It’s time to update that old saying that “there are plenty of fish in the sea” as scientists warn that the numbers of old fish are declining at an alarming rate, putting future generations of fish and even humans in peril.
According to studies of fisheries in the seas surrounding Europe and the U.S. carried out by University of Washington researchers, populations of older fish have dropped by 72 percent on average. In some specifies, including the Atlantic cod, Pacific cod, Pacific hake, and red snapper, the population of older fish has dropped by more than 95 percent. They found that old fish are completely missing in many populations across the planet.
The researchers made these unsettling conclusions after examining 63 fisheries with records that spanned as long as 140 years. The researchers employed a few different techniques to determine the ages of the fish. One of the more popular methods is examining stones in the ears of the fish known as otoliths, which grow rings each year much in the same way that a tree trunk does. What constitutes an “old fish” depends on the species; most herrings don’t live past their tenth birthdays, but some rockfish can live to be 200. Their findings were published in Current Biology.
Losing the world’s fish would be catastrophic to humans
Why is losing so many older fish such a big problem? You might think that they’d be past reproductive age and nearing death anyway, but quite surprisingly, older fish are typically the biggest and tend to produce the most offspring. When female fish release their eggs, a combination of several factors need to work in unison for them to hatch and reach adulthood. Because it’s so hard to get this right, some species can go a decade or more between successful broods. The older fish in the population simply have more years in which they produce eggs, which boosts their chances of succeeding in the long run. UW Aquatic and Fishery Sciences Professor Tim Essington said that having the diversity of older and younger fish can serve as a hedge against risk and keep the system more stable.
In addition, older fish are far better at adapting to the many environmental changes modern fish are subject to than their younger counterparts. Older fish typically spawn in different locations and times, which minimizes the impact that short-term changes in the environment can have on their population.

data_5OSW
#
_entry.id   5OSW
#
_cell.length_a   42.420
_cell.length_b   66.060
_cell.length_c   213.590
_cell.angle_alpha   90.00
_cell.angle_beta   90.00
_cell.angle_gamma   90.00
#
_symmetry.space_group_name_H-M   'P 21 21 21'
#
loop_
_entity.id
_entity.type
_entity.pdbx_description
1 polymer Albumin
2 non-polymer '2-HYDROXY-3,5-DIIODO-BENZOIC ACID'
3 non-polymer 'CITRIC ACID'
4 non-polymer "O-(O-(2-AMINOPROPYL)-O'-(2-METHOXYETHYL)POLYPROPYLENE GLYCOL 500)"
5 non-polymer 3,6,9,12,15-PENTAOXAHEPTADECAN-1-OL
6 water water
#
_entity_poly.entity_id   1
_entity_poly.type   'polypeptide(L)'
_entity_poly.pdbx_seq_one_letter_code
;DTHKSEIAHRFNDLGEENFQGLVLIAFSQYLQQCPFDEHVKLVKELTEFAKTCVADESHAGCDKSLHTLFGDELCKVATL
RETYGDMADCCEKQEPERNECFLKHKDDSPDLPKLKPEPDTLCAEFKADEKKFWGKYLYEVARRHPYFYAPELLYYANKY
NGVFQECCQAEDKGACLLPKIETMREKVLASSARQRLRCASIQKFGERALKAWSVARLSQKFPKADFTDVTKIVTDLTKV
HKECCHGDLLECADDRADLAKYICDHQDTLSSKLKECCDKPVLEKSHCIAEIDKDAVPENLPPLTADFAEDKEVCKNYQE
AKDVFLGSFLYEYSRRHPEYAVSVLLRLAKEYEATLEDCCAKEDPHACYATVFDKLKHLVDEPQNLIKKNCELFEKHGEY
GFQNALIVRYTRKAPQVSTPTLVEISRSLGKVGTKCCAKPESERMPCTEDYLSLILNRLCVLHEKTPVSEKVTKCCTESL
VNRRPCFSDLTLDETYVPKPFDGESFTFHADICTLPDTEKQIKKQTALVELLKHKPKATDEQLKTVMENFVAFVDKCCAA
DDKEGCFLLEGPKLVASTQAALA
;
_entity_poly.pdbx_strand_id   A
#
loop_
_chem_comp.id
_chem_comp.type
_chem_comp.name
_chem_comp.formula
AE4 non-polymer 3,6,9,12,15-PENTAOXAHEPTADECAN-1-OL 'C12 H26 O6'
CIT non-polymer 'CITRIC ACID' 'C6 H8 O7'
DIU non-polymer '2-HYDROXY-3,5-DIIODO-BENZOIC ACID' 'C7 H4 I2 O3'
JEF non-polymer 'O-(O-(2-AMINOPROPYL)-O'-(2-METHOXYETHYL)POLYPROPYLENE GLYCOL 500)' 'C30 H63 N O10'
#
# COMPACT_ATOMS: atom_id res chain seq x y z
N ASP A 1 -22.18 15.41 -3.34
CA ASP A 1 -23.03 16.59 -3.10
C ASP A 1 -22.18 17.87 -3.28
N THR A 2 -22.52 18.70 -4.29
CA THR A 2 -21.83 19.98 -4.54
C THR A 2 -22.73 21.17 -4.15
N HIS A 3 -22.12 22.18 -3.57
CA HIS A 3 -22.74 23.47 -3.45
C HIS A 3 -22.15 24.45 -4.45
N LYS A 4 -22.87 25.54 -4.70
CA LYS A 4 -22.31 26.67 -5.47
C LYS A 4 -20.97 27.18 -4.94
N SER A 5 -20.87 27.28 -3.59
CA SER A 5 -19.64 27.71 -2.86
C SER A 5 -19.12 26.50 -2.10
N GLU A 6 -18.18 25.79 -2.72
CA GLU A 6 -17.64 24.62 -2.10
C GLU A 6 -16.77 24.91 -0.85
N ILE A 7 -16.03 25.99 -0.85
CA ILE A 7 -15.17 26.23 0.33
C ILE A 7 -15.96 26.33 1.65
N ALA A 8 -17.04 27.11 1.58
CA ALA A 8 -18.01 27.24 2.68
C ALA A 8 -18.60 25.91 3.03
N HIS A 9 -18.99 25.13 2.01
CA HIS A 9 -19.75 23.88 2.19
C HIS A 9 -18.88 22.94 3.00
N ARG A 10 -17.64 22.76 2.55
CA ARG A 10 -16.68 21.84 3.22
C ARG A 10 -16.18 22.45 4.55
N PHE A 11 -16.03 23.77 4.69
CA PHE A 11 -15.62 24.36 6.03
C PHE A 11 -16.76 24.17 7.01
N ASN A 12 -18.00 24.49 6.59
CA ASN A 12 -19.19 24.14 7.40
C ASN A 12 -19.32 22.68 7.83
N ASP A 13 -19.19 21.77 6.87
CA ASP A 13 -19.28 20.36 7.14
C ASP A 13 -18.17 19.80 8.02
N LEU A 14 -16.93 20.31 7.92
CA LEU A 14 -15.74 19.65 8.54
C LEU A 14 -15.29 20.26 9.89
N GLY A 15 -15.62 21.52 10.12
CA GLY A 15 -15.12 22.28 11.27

Experts suggest that fishing be stopped in certain areas to give populations time to recover. Fisheries should consider instituting slot limits that regulate maximum and minimum sizes. Another useful tool is marine reserves. The fish in these reserves have been found to live longer and create more genetically diverse populations, thereby protecting their species.
Much of the fish loss is being blamed on fishing pressure, and it makes sense that the longer a particular fish lives, the more chances it has to find itself on the losing end of fishing gear. Pollution and disease also play a role.
If fish don’t live long enough to reproduce successfully, the entire food chain would collapse, with animals that eat fish being the first to succumb. Nearly one fifth of the planet’s animal protein intake is fish. Those in poorer countries who can’t afford protein sources like chicken or meat rely on fish for sustenance, and if it was gone, poverty, malnutrition and starvation would climb dramatically. Marine life also helps to regulate the ocean by filtering toxins and keeping pollution and algal blooms under control to some degree.
According to marine researcher Boris Worm, the complete disappearance of fish from our oceans – which could happen as early as 2048 – would spell the end of life as we know it. That’s why Dr. Worm and his team of researchers at Dalhousie University in Nova Scotia say it’s time to stop polluting the ocean and start insisting on sustainable fishery management and the creation of ocean reserves.
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